By industry, he means the nearly 9,000 companies with facilities along the Lerma River, including Coca-Cola, Nissan, and Bimbo, Mexico’s largest bread company. “Businesses invest millions in pretending to have treatment systems,” Cattan tells me. “They prefer to fake it than to actually pay for good treatment systems. They prefer an easy fix. So what’s happening in this country is we’re killing people with our rivers. There’s no accountability.”

 

(From Fickepie's reference)

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  • 2 weeks later...

Thank you Sr. Burton for your help in getting to the root of this. So this poor creature, a Manatee, showing no visible signs of attempted "slaughtering", lived to 60 days after it's release? The scientists must have been watching this eco-experiment very closely. It failed, and the "savage" fishers of Lake Chapala took the blame. Thank God, (it is Easter Sunday, so I am allowed to say that once a year) I am now retired and can turn my back on this world and the never ending malfeasances passed in the name of science and progress.

Now to the more difficult questions. Why do alien spaceships need navigation lights and what are they doing in the depths of Lake Chapala? Paul Hellyer, former Defence Minister for Canada, claimed to know, but I am sceptical about that too.

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On April 4, 2017 at 10:12 AM, ficklepie said:

Out today in Harper's, "Under the Surface: Investigating chronic kidney disease in Jalisco, Mexico"

http://harpers.org/blog/2017/04/under-the-surface/

 

Thank you for sharing that April/2017 article with us.

I wonder how many are experiencing kidney malfunction, in our expat population,

their pets included.  I say their pets, for I have noted what seems like a unusually 

high amount of people stating their pets have kidney issues/died from kidney issues.

This being stated is usually followed with "I have had pets all my life (NOB) which never had 

these issues.  Anyone care to touch base/raise hand if your family member or your pet has

developed such challenges, post relocation SOB?

As much as we do not want hear this type of review of Lake Chapala, 

we must consider that environment most likely has something to do with this.

As per the above article: http://harpers.org/blog/2017/04/under-the-surface/

While it is true that poverty exposes these poor families to an increase in Kidney Failure:
 
The following facts stand out: 
 
1) The state of Jalisco has the second-highest incidence of kidney disease in the world.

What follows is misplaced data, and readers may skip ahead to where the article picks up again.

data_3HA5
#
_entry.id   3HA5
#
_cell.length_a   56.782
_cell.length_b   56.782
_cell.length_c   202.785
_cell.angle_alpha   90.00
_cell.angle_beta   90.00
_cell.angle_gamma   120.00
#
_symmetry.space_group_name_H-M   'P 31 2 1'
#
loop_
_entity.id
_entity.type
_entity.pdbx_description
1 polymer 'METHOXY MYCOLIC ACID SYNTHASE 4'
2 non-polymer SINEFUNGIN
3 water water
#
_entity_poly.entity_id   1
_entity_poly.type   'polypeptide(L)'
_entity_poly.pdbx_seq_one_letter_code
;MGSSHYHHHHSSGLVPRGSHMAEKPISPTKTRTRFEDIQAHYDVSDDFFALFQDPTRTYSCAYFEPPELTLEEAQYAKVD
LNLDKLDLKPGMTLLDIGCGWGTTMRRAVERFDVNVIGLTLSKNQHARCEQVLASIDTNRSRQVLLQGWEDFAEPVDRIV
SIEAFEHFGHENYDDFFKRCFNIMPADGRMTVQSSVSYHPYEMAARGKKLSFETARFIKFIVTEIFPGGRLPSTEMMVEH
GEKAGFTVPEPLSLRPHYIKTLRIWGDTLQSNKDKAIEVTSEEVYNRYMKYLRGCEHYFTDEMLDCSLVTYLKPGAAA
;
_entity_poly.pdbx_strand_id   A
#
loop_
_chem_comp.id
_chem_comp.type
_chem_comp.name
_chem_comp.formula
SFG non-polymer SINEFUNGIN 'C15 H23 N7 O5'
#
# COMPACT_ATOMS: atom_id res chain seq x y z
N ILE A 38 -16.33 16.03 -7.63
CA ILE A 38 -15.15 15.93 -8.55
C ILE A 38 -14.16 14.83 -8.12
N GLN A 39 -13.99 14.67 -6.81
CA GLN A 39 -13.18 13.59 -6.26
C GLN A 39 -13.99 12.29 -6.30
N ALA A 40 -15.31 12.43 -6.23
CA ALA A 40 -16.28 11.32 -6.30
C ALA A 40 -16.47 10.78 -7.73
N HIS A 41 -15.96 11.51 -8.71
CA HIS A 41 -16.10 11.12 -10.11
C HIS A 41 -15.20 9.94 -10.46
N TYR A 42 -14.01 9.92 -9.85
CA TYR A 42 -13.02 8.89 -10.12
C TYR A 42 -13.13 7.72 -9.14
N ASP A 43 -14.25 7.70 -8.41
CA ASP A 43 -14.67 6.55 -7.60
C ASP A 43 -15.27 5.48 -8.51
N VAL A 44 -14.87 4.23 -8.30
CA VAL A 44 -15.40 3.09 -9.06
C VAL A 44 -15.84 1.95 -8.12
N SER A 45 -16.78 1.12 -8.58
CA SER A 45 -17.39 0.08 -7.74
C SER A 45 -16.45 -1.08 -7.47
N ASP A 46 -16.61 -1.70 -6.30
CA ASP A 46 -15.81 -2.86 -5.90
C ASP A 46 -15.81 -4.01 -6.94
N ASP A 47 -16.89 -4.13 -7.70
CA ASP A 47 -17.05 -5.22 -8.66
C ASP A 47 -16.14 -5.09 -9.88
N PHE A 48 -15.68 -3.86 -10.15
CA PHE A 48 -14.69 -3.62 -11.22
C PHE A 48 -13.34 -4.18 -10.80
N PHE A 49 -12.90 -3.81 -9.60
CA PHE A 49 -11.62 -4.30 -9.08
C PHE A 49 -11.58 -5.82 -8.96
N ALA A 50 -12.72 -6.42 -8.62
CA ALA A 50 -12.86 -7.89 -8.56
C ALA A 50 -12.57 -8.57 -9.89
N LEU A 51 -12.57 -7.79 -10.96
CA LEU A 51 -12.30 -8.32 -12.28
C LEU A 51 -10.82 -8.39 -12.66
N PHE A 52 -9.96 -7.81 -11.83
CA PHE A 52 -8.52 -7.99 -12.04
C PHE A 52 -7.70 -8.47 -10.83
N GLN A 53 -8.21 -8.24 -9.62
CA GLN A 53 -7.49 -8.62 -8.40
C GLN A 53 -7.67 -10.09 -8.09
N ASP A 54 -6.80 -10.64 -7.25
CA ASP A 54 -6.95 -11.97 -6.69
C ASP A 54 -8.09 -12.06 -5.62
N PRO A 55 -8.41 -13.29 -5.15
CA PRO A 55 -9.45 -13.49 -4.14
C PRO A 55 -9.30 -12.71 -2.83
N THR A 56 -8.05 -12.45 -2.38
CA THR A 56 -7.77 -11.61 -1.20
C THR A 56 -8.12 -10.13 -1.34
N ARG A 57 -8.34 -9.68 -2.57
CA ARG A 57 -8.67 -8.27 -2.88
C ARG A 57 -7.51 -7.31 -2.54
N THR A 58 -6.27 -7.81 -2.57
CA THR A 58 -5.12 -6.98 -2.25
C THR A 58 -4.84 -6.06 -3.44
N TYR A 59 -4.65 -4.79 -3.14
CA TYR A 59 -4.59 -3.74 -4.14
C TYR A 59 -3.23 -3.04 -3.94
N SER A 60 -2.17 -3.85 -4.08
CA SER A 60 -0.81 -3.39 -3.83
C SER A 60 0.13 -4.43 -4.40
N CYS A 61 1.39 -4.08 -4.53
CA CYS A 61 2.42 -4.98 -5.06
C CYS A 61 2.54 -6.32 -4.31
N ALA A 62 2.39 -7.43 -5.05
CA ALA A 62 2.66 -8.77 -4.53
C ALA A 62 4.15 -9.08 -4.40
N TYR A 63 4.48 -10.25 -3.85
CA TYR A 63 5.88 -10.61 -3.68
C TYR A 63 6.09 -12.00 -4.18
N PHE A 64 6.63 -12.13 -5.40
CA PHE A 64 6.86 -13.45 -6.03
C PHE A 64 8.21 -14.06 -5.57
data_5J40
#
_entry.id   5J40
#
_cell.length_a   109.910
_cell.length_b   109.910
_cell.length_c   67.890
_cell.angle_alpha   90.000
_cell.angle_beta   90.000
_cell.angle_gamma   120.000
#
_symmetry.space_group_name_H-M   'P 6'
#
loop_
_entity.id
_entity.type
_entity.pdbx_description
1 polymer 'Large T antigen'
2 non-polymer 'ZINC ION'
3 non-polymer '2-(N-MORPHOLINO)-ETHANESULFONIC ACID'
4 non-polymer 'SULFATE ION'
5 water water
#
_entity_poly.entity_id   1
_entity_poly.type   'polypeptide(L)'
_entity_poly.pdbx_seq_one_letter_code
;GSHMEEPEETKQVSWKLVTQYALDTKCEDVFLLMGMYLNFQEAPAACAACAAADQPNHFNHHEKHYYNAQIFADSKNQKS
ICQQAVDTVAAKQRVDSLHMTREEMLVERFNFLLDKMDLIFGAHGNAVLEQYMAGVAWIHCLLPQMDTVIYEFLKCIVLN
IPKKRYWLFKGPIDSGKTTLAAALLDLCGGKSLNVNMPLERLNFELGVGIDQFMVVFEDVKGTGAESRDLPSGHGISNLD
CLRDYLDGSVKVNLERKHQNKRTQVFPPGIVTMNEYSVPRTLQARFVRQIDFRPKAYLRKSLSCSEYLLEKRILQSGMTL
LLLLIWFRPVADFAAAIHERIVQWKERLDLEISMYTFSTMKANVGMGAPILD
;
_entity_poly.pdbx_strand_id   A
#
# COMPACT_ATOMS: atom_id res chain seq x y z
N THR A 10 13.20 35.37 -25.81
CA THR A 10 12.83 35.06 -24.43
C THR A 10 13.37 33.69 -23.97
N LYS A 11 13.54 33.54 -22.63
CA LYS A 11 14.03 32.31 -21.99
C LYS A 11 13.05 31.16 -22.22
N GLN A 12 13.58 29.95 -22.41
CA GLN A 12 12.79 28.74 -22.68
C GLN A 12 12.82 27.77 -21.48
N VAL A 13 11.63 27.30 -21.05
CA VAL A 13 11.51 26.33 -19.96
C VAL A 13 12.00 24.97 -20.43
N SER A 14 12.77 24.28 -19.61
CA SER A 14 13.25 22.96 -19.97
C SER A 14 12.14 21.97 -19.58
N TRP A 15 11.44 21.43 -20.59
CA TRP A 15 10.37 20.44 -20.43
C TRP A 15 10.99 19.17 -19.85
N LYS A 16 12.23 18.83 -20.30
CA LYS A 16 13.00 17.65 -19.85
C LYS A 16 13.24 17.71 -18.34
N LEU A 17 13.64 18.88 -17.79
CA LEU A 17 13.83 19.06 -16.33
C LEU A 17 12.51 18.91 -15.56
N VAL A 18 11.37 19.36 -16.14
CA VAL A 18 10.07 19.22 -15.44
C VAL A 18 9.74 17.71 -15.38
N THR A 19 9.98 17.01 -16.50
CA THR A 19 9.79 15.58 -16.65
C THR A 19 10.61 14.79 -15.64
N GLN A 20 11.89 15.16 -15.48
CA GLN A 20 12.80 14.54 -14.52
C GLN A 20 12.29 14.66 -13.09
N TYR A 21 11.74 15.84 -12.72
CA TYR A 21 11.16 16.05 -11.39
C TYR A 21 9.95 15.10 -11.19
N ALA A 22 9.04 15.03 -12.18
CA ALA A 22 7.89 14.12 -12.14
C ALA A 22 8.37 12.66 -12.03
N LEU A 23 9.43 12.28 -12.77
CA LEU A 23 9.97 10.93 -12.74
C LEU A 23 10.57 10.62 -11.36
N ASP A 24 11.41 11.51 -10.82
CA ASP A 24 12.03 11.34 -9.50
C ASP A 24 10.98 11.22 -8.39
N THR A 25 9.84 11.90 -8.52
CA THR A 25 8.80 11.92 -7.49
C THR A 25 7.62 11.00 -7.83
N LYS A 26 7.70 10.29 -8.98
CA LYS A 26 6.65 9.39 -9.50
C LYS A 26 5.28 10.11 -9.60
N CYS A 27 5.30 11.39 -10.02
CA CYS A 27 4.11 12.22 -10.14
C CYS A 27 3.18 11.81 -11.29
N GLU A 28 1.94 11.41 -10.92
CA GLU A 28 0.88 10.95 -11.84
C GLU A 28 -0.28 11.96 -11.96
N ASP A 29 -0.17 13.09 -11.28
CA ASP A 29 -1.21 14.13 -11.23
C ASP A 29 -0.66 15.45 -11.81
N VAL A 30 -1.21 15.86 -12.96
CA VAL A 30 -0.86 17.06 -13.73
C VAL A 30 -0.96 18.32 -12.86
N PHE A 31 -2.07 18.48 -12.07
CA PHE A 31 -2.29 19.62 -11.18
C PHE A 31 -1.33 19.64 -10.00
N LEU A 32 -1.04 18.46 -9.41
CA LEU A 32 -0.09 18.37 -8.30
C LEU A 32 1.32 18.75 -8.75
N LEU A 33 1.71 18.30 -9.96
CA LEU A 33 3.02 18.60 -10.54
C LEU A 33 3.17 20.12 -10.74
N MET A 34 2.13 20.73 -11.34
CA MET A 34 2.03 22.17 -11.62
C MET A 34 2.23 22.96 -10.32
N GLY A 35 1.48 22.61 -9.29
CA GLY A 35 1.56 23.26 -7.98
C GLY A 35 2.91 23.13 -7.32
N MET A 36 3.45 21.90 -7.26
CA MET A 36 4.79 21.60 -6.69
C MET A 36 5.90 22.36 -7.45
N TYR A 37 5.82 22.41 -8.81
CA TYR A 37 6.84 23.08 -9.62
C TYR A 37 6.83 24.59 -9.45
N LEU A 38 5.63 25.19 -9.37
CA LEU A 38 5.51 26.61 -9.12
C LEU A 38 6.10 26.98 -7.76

2) A polluted water supply doesn’t help. The state of Jalisco has the second-highest incidence of kidney disease in the world.
It’s widely known that Lake Chapala is toxic. The Lerma River, which feeds the lake, has been polluted by untreated wastewater for twenty years. This isn’t news and it isn’t an anomaly: an estimated 70% of Mexico’s rivers are open-air sewers, in large part because the government has failed to enforce laws defining what can and cannot be dumped into the water.
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15 minutes ago, Crazydog said:

How much do you trust "organic" vegetables and meat in Mexico? Are there any farms around here that sell these products. 

I trust them just as much as I trust our local government to do what is right for the people they serve.

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What I found really laughable if not downright incredible recently was the governor of Jalisco lecturing the U.S. about the environment.  Even more laughable was the GDL Reporter printing his nonsense in their unending zeal to bash the current U.S. government.  

Someone from a state with the kind of filthy air and water this has, not to mention the potholed trash strewn roads, has a lot of nerve lecturing anyone about the environment or anything else for that matter.  Even assuming they stopped stealing half of the tax dollars tomorrow, it would take this country decades to catch up to the U.S. when it comes to the environment.

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17 minutes ago, john everett said:

So they found out the reason for the disease in agricultural workers was toxins such as herbicides and pesticides, but since people sweat more in the heat and their already damaged kidneys now have to work harder it must be climate change ?

So instead of fighting to ban the use of toxins in food which is the source of the problem, it's easier to blame the hotter than normal weather.

Who writes these articles ?

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4 hours ago, Crazydog said:

How much do you trust "organic" vegetables and meat in Mexico? Are there any farms around here that sell these products. 

I don't trust that the local farms, meet the highest level of organic status.

Spraying of plants with chemicals is just one part of a multifold process.  The soil, seed and environment have much to do with if a farm is able to be considered organic.  When the environment is lacking, then the final produce shall be as well. This goes way beyond choosing not to use toxic chemical sprays.

US Organic farmers have rules to follow, and third-party certifiers inspect their operations to make sure they're following the rules. Those certifiers also test a certain percentage of the product each year for illicit use of pesticides. Although certifiers are paid by the companies that they certify, their work is audited by the USDA.

Those are US standards.  What are the Mexico standards for our local farmers?